Category Archives: Woodworking

Building a “Cat-Proof” Christmas Tree

For the first time in many, many years, we decided to forgo getting a regular Christmas tree and make our own…out of wood.  The reason became very clear as we watched our six month old kittens repeatedly try to climb an artificial plant in our TV room only to have it come crashing to the floor.  Now, we have had cats forever and we have witnessed them denuding the Christmas tree one or two feet above the floor, drinking all the water out of the tree stand and pulling the tree skirt out from under the tree to make a nest.  But this year we decided to surrender to the cats and make a cat proof tree, or as one of our sons calls it, a cat accommodating tree!

basic plywood tree jennyskip
basic plywood tree

I acquired three 2’ x 4’ sheets of ½ inch Baltic plywood, and using scraps of wood and green deck screws, fastened the sheets together to form a 6’ x 4’ pallet for my wife to draw a Christmas tree. The plan was to construct a tree that could easily be disassembled once Christmas was over and to store the tree in the attic. I asked Jennifer to outline the tree and locate two large openings for shelves and two smaller openings to use for hanging cat play toys.  When this was completed I took a jig saw and cut out the tree and large openings. I used an electric drill with a 4” diameter hole saw to cut out the smaller openings.

I painted the tree with forest green paint and took it inside for Jennifer to decorate the tree.  We covered the dining room table with brown paper and it became our inside work bench for constructing the tree. Jennifer will tell you that our dining room table is my favorite work bench!!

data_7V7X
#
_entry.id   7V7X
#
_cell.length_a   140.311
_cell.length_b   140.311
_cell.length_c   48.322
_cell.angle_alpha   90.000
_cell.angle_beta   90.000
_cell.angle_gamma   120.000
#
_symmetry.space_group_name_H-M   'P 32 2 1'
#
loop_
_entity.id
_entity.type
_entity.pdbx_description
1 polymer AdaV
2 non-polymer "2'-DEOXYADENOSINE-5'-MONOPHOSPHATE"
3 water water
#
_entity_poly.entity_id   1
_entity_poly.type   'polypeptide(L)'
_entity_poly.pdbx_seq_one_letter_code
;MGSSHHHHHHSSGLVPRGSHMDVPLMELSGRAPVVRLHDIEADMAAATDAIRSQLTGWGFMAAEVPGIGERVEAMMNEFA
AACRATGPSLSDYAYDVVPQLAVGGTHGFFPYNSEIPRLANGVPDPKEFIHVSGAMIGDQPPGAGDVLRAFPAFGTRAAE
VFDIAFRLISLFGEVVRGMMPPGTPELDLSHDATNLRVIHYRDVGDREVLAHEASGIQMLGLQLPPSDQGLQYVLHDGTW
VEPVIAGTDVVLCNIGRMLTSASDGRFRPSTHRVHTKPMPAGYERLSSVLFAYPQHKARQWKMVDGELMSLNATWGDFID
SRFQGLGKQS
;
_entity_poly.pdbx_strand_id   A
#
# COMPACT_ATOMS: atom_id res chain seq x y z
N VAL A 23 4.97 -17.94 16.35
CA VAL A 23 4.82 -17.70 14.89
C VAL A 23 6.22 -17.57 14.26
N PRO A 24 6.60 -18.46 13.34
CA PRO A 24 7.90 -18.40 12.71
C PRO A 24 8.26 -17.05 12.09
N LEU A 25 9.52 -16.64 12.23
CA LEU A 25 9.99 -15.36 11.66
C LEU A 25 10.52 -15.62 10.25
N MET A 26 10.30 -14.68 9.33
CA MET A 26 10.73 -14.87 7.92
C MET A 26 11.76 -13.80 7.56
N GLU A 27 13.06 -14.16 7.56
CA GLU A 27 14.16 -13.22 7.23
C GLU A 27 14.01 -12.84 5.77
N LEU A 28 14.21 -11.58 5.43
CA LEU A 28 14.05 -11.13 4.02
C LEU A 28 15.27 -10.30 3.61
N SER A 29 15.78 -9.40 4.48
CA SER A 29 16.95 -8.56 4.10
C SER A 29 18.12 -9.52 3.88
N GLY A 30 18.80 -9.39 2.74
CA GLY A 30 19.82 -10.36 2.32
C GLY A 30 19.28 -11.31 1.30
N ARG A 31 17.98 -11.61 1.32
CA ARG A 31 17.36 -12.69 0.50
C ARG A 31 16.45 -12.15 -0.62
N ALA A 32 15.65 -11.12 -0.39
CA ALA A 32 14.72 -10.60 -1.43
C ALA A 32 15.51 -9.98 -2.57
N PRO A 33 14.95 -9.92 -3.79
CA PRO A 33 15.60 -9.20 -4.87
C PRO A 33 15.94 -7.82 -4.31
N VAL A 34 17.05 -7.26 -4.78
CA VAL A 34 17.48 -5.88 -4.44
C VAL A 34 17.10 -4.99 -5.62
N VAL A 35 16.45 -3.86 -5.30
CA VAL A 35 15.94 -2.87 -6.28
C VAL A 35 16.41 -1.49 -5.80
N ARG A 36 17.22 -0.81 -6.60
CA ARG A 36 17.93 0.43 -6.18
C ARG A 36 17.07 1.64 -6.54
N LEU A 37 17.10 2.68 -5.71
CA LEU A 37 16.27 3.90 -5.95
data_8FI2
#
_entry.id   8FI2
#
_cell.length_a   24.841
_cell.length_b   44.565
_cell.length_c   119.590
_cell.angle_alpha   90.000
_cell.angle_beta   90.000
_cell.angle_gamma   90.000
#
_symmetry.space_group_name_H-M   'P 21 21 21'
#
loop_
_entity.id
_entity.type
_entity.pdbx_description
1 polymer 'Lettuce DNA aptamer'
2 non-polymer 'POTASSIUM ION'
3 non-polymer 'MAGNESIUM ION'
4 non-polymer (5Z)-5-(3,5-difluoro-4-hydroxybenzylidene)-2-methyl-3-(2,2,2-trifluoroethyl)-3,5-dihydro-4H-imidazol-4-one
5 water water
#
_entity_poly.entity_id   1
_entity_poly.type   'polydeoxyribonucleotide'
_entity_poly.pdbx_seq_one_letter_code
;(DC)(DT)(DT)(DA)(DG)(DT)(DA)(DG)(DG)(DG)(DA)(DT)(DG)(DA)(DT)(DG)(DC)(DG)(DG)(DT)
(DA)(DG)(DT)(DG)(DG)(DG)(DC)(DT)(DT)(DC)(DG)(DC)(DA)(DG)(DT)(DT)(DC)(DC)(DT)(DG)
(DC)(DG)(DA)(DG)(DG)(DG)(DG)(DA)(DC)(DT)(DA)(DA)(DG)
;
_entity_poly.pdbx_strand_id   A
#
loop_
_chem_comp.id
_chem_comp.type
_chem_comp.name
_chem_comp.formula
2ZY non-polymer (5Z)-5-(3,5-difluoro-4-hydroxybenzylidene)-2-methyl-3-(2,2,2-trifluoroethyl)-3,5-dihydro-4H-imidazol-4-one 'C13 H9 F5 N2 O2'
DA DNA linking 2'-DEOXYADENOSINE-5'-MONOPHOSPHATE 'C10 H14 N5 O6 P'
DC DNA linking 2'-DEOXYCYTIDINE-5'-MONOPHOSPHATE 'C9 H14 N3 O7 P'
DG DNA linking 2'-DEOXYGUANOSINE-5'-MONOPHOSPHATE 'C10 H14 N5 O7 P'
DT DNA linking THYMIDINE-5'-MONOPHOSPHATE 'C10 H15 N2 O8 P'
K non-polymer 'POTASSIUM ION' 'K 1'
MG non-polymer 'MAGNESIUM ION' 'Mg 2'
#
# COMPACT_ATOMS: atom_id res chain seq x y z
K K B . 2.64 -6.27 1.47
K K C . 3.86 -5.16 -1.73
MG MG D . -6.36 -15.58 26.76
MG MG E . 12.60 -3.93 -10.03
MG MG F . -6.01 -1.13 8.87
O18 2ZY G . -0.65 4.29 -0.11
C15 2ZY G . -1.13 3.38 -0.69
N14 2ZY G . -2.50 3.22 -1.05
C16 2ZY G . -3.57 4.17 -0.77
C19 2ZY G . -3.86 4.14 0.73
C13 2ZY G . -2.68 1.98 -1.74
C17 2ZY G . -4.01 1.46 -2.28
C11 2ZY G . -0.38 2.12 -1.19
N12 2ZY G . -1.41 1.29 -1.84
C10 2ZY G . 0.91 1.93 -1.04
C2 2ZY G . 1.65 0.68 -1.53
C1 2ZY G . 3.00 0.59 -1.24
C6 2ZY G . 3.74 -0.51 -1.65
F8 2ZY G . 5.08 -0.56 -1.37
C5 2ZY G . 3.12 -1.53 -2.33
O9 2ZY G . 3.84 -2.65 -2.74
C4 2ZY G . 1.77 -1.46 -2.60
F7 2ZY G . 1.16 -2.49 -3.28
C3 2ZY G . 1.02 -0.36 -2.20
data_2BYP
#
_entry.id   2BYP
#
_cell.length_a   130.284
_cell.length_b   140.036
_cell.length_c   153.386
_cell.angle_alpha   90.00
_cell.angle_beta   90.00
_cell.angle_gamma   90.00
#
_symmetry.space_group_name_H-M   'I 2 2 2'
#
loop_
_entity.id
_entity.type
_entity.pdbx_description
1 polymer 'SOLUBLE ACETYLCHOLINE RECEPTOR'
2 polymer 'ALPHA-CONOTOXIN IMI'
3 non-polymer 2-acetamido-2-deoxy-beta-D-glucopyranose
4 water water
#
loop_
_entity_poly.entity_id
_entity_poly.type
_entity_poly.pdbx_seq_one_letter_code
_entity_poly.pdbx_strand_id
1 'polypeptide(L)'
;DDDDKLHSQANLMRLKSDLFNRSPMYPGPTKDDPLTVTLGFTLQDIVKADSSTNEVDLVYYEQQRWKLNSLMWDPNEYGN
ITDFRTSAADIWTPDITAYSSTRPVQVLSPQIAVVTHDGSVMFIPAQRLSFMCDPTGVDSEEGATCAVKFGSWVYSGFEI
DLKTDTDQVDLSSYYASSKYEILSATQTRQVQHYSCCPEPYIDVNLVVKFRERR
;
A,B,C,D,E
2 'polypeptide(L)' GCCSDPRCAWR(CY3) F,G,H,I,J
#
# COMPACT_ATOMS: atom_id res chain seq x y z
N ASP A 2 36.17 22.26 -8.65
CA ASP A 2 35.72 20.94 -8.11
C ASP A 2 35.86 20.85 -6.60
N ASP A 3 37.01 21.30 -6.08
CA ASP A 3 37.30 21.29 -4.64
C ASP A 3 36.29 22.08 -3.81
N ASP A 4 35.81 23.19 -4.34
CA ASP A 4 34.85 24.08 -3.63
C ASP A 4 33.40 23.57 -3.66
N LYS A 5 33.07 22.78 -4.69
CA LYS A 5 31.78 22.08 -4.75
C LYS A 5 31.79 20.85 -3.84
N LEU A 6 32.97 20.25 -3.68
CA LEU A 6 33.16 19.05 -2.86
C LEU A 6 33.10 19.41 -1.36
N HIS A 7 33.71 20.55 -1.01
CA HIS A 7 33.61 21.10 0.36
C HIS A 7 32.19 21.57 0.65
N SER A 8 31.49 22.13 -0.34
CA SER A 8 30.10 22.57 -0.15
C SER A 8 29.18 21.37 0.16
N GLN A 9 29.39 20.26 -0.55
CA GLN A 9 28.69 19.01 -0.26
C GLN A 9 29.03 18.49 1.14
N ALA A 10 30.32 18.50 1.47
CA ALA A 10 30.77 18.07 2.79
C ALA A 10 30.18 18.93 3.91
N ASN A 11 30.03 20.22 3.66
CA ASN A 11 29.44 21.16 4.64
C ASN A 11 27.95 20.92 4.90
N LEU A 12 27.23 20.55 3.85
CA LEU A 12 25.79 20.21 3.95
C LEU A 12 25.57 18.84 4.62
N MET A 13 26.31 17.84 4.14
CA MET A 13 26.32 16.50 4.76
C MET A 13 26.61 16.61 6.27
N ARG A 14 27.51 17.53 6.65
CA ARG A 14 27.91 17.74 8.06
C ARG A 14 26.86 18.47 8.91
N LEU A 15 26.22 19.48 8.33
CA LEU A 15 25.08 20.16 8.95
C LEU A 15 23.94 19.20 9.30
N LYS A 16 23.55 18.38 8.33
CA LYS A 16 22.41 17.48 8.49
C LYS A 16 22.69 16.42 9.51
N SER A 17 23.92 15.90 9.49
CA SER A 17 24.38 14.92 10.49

While Jennifer added snow, popcorn, holly and beads, I began construction on the boxes that were to provide the support for the tree. The plan was to mount a 5” wide by 10”  deep by 10” high box to the back of the tree at the center. Five inches of the box was left exposed from the front and would be decorated as the tree trunk.  Two boxes 12”x 12” x 10” deep would be constructed and decorated as Christmas presents, these would be attached to the front of the tree on the left and right side of the trunk. This provided a very stable tripod arrangement to support the tree. These were fastened from the back of the tree using the same deck screws used throughout the build. The boxes were constructed using ½ inch Baltic plywood. I used a skill saw to cut out all the parts since my table saw was still occupied by the Boy Scout Eagle project we are working on (Adirondack chairs for a homeless shelter in town. Maybe a topic for another blog… how to build chairs with 10 boys 13 to 14 years old trying to use electric drills and sanders!)